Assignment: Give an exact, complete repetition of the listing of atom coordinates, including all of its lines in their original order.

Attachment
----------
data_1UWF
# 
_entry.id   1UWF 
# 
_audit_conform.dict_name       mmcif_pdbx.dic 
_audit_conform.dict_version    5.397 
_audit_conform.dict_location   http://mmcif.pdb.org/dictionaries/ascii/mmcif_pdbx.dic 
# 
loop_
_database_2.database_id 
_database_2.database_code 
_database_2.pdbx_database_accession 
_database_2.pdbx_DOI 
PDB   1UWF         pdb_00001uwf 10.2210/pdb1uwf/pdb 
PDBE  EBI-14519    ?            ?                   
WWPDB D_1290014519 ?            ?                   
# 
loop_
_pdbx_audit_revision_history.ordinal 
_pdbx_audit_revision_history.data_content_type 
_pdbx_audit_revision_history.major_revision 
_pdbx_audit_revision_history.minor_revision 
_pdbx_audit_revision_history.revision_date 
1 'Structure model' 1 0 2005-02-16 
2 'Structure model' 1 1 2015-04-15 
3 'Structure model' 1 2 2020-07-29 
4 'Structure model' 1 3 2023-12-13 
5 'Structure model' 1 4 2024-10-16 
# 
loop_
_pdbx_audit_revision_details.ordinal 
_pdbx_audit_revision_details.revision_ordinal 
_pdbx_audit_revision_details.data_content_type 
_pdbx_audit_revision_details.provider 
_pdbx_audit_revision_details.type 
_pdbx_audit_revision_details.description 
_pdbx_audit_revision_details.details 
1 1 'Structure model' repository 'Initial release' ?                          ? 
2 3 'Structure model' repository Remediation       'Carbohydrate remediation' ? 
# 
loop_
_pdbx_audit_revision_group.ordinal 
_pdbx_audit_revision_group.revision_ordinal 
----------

data_1UWF
# 
_entry.id   1UWF 
# 
_audit_conform.dict_name       mmcif_pdbx.dic 
_audit_conform.dict_version    5.397 
_audit_conform.dict_location   http://mmcif.pdb.org/dictionaries/ascii/mmcif_pdbx.dic 
# 
loop_
_database_2.database_id 
_database_2.database_code 
_database_2.pdbx_database_accession 
_database_2.pdbx_DOI 
PDB   1UWF         pdb_00001uwf 10.2210/pdb1uwf/pdb 
PDBE  EBI-14519    ?            ?                   
WWPDB D_1290014519 ?            ?                   
# 
loop_
_pdbx_audit_revision_history.ordinal 
_pdbx_audit_revision_history.data_content_type 
_pdbx_audit_revision_history.major_revision 
_pdbx_audit_revision_history.minor_revision 
_pdbx_audit_revision_history.revision_date 
1 'Structure model' 1 0 2005-02-16 
2 'Structure model' 1 1 2015-04-15 
3 'Structure model' 1 2 2020-07-29 
4 'Structure model' 1 3 2023-12-13 
5 'Structure model' 1 4 2024-10-16 
# 
loop_
_pdbx_audit_revision_details.ordinal 
_pdbx_audit_revision_details.revision_ordinal 
_pdbx_audit_revision_details.data_content_type 
_pdbx_audit_revision_details.provider 
_pdbx_audit_revision_details.type 
_pdbx_audit_revision_details.description 
_pdbx_audit_revision_details.details 
1 1 'Structure model' repository 'Initial release' ?                          ? 
2 3 'Structure model' repository Remediation       'Carbohydrate remediation' ? 
# 
loop_
_pdbx_audit_revision_group.ordinal 
_pdbx_audit_revision_group.revision_ordinal 